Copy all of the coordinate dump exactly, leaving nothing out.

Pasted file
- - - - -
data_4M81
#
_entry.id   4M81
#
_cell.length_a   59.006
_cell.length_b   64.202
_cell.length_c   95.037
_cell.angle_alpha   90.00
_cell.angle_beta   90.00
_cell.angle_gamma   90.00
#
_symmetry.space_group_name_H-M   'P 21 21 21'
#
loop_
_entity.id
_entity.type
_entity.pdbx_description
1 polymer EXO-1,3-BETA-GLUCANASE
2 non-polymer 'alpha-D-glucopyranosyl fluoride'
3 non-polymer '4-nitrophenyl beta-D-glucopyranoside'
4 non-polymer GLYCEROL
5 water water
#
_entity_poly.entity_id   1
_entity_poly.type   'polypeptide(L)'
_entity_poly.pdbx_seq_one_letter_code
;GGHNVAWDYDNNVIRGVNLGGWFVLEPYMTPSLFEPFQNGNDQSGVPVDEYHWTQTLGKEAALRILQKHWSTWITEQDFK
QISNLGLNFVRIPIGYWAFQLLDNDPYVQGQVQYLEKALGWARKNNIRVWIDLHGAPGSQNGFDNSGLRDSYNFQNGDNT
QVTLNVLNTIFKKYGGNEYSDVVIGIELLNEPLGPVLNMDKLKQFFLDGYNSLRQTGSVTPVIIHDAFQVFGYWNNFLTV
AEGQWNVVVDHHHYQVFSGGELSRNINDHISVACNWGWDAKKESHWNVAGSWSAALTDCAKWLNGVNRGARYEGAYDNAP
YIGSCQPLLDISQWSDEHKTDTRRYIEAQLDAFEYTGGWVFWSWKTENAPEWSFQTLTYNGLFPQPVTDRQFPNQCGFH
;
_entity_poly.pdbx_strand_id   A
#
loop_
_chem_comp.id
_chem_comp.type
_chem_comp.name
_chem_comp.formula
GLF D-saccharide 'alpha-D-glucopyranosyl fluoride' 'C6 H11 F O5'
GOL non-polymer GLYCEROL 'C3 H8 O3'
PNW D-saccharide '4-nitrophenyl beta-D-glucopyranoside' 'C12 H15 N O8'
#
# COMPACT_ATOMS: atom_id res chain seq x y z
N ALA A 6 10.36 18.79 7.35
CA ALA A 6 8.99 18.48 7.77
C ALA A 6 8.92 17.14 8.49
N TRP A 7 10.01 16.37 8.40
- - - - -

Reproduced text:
data_4M81
#
_entry.id   4M81
#
_cell.length_a   59.006
_cell.length_b   64.202
_cell.length_c   95.037
_cell.angle_alpha   90.00
_cell.angle_beta   90.00
_cell.angle_gamma   90.00
#
_symmetry.space_group_name_H-M   'P 21 21 21'
#
loop_
_entity.id
_entity.type
_entity.pdbx_description
1 polymer EXO-1,3-BETA-GLUCANASE
2 non-polymer 'alpha-D-glucopyranosyl fluoride'
3 non-polymer '4-nitrophenyl beta-D-glucopyranoside'
4 non-polymer GLYCEROL
5 water water
#
_entity_poly.entity_id   1
_entity_poly.type   'polypeptide(L)'
_entity_poly.pdbx_seq_one_letter_code
;GGHNVAWDYDNNVIRGVNLGGWFVLEPYMTPSLFEPFQNGNDQSGVPVDEYHWTQTLGKEAALRILQKHWSTWITEQDFK
QISNLGLNFVRIPIGYWAFQLLDNDPYVQGQVQYLEKALGWARKNNIRVWIDLHGAPGSQNGFDNSGLRDSYNFQNGDNT
QVTLNVLNTIFKKYGGNEYSDVVIGIELLNEPLGPVLNMDKLKQFFLDGYNSLRQTGSVTPVIIHDAFQVFGYWNNFLTV
AEGQWNVVVDHHHYQVFSGGELSRNINDHISVACNWGWDAKKESHWNVAGSWSAALTDCAKWLNGVNRGARYEGAYDNAP
YIGSCQPLLDISQWSDEHKTDTRRYIEAQLDAFEYTGGWVFWSWKTENAPEWSFQTLTYNGLFPQPVTDRQFPNQCGFH
;
_entity_poly.pdbx_strand_id   A
#
loop_
_chem_comp.id
_chem_comp.type
_chem_comp.name
_chem_comp.formula
GLF D-saccharide 'alpha-D-glucopyranosyl fluoride' 'C6 H11 F O5'
GOL non-polymer GLYCEROL 'C3 H8 O3'
PNW D-saccharide '4-nitrophenyl beta-D-glucopyranoside' 'C12 H15 N O8'
#
# COMPACT_ATOMS: atom_id res chain seq x y z
N ALA A 6 10.36 18.79 7.35
CA ALA A 6 8.99 18.48 7.77
C ALA A 6 8.92 17.14 8.49
N TRP A 7 10.01 16.37 8.40